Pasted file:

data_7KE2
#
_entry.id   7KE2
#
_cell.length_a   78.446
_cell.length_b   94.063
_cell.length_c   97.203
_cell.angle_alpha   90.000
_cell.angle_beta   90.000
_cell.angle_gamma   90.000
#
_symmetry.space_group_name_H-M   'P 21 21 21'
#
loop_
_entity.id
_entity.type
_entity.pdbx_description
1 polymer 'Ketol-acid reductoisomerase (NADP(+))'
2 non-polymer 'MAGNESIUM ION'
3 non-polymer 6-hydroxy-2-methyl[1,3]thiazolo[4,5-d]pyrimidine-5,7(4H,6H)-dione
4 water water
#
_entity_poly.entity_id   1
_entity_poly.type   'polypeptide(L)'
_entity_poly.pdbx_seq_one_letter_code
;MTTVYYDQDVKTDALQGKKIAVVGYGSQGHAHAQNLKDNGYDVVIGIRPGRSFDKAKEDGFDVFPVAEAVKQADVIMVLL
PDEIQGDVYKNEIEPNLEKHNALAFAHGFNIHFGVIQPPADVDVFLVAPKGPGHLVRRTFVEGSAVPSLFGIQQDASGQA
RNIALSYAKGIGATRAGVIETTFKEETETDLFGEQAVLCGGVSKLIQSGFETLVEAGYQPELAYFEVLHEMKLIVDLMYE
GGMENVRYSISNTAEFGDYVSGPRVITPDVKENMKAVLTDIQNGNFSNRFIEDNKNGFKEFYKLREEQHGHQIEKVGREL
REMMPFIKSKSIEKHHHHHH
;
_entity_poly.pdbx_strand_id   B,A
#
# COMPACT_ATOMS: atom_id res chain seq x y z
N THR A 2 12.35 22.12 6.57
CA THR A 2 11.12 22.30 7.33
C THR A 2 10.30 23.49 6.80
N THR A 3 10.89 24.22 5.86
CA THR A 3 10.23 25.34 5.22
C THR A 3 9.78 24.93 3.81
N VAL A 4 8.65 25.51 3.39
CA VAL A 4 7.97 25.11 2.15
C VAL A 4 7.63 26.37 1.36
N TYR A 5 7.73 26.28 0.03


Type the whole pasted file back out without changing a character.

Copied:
data_7KE2
#
_entry.id   7KE2
#
_cell.length_a   78.446
_cell.length_b   94.063
_cell.length_c   97.203
_cell.angle_alpha   90.000
_cell.angle_beta   90.000
_cell.angle_gamma   90.000
#
_symmetry.space_group_name_H-M   'P 21 21 21'
#
loop_
_entity.id
_entity.type
_entity.pdbx_description
1 polymer 'Ketol-acid reductoisomerase (NADP(+))'
2 non-polymer 'MAGNESIUM ION'
3 non-polymer 6-hydroxy-2-methyl[1,3]thiazolo[4,5-d]pyrimidine-5,7(4H,6H)-dione
4 water water
#
_entity_poly.entity_id   1
_entity_poly.type   'polypeptide(L)'
_entity_poly.pdbx_seq_one_letter_code
;MTTVYYDQDVKTDALQGKKIAVVGYGSQGHAHAQNLKDNGYDVVIGIRPGRSFDKAKEDGFDVFPVAEAVKQADVIMVLL
PDEIQGDVYKNEIEPNLEKHNALAFAHGFNIHFGVIQPPADVDVFLVAPKGPGHLVRRTFVEGSAVPSLFGIQQDASGQA
RNIALSYAKGIGATRAGVIETTFKEETETDLFGEQAVLCGGVSKLIQSGFETLVEAGYQPELAYFEVLHEMKLIVDLMYE
GGMENVRYSISNTAEFGDYVSGPRVITPDVKENMKAVLTDIQNGNFSNRFIEDNKNGFKEFYKLREEQHGHQIEKVGREL
REMMPFIKSKSIEKHHHHHH
;
_entity_poly.pdbx_strand_id   B,A
#
# COMPACT_ATOMS: atom_id res chain seq x y z
N THR A 2 12.35 22.12 6.57
CA THR A 2 11.12 22.30 7.33
C THR A 2 10.30 23.49 6.80
N THR A 3 10.89 24.22 5.86
CA THR A 3 10.23 25.34 5.22
C THR A 3 9.78 24.93 3.81
N VAL A 4 8.65 25.51 3.39
CA VAL A 4 7.97 25.11 2.15
C VAL A 4 7.63 26.37 1.36
N TYR A 5 7.73 26.28 0.03